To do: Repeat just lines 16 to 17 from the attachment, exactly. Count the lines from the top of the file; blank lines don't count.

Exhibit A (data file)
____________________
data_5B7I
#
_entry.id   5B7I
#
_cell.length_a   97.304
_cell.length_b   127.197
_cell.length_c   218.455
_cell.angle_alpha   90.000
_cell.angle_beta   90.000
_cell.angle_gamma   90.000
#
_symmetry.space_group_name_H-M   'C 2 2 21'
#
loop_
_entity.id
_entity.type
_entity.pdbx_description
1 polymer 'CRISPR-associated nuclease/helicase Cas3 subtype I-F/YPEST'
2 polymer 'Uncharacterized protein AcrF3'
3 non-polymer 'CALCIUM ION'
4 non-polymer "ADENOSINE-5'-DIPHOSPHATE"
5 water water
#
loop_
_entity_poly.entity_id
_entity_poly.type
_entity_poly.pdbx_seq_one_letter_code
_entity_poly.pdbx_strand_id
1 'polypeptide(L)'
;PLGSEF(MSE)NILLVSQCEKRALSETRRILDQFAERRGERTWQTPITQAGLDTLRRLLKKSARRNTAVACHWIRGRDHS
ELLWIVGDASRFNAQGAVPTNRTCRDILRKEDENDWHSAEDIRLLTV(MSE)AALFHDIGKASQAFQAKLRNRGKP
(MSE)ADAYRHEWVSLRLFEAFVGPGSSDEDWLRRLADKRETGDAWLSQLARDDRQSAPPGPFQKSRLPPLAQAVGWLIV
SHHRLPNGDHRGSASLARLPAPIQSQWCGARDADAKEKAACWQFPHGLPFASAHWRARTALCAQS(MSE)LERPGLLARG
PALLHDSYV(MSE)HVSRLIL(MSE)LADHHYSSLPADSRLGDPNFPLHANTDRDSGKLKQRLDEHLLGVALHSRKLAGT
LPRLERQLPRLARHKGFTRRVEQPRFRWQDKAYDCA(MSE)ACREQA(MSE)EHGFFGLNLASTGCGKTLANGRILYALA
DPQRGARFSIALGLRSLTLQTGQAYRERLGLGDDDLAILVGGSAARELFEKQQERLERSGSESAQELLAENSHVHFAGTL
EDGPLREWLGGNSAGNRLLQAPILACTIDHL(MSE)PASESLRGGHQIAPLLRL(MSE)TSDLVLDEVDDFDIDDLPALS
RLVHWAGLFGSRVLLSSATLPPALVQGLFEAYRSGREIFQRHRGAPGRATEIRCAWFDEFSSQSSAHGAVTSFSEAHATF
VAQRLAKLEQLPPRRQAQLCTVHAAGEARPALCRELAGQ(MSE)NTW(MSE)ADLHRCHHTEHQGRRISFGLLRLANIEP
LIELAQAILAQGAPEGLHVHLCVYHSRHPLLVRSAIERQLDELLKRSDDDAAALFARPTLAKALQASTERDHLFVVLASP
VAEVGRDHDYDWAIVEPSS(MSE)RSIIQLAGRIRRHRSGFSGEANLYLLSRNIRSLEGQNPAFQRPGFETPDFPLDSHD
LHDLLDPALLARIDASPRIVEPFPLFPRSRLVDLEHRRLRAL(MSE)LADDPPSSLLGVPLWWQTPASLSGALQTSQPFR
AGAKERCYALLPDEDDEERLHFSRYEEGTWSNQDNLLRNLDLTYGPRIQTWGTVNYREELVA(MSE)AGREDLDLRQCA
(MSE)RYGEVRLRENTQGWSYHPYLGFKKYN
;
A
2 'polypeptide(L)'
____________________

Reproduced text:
_entity.type
_entity.pdbx_description